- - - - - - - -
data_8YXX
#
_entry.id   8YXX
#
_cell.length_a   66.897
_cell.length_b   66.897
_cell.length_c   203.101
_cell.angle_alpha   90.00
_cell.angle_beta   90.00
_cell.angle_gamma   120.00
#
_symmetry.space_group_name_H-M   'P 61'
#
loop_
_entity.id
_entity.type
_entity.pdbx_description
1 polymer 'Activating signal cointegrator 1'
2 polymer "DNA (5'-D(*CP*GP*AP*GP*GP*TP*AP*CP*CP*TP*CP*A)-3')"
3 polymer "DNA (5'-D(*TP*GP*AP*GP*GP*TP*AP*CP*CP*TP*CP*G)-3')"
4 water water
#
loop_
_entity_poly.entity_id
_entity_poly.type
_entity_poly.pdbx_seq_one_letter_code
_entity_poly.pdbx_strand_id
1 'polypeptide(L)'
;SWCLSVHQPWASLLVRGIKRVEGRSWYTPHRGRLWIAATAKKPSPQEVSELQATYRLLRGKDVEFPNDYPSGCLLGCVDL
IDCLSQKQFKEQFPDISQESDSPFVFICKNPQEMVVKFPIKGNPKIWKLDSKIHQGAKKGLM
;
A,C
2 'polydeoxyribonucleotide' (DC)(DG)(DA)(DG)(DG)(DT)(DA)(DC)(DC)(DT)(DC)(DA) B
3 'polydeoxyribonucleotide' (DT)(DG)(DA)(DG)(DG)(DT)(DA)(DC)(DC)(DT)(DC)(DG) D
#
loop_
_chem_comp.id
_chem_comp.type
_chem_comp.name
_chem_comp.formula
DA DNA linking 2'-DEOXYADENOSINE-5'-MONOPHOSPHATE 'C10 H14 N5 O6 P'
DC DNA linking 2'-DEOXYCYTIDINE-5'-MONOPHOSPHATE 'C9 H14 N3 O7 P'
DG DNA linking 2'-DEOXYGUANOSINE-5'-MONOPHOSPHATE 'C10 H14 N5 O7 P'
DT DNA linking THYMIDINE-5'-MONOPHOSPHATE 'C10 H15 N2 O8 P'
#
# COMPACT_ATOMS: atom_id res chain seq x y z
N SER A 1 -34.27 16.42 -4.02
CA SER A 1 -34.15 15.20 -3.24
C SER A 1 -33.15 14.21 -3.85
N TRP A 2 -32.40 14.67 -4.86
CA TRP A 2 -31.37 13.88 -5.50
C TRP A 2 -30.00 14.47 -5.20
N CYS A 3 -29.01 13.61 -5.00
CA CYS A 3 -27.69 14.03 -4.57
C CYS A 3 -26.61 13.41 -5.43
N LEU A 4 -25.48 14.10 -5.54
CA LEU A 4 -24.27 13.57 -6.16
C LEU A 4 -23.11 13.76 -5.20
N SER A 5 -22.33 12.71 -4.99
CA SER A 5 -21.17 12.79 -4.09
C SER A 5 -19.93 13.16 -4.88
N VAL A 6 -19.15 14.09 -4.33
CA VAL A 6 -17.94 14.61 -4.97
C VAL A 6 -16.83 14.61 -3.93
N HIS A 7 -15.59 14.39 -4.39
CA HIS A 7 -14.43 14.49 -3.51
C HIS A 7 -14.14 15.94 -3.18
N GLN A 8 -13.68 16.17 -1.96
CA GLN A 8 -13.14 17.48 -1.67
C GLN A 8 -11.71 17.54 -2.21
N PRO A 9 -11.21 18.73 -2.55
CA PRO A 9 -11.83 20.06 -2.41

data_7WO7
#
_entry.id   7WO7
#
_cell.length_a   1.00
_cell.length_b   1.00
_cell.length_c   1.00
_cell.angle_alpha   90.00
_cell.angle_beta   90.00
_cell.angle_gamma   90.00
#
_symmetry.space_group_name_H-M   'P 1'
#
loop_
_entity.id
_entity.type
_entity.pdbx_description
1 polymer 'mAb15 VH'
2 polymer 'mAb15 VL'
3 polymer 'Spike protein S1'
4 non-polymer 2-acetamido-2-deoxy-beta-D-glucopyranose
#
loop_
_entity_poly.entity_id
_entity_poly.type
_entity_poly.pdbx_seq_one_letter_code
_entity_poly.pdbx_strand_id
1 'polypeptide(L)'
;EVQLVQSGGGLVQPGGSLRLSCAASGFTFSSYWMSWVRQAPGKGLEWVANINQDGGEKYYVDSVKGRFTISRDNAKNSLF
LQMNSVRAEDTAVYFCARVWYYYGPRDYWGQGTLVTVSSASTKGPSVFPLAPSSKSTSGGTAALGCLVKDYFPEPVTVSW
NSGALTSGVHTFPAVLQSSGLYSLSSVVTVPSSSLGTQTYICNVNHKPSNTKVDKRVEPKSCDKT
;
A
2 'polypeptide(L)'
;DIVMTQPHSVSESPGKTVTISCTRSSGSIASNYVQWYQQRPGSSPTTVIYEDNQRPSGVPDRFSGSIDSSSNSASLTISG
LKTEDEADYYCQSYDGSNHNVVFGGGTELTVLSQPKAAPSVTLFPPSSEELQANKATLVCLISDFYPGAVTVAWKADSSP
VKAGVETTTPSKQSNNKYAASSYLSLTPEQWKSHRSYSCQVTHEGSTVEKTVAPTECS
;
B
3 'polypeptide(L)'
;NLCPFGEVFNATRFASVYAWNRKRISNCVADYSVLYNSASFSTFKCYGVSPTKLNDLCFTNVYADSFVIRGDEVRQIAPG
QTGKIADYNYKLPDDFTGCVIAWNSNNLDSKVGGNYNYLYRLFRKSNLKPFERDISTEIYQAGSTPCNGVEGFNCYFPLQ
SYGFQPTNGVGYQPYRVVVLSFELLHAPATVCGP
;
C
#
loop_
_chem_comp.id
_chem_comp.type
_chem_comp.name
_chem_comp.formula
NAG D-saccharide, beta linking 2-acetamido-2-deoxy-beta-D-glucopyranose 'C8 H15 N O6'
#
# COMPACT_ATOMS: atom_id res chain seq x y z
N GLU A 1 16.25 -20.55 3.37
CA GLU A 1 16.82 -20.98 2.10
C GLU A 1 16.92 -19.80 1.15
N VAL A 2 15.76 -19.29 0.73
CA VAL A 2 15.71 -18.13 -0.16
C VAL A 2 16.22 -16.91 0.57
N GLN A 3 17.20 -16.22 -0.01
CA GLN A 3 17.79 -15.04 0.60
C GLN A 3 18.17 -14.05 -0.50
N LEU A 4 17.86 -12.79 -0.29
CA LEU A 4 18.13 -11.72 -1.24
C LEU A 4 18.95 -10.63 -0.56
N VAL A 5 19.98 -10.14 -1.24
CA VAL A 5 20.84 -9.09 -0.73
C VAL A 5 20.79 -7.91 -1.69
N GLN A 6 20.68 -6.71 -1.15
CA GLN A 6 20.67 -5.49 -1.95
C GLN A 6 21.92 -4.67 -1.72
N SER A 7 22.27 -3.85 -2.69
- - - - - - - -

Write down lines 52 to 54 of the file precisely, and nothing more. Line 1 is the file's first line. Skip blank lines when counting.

C TRP A 2 -30.00 14.47 -5.20
N CYS A 3 -29.01 13.61 -5.00
CA CYS A 3 -27.69 14.03 -4.57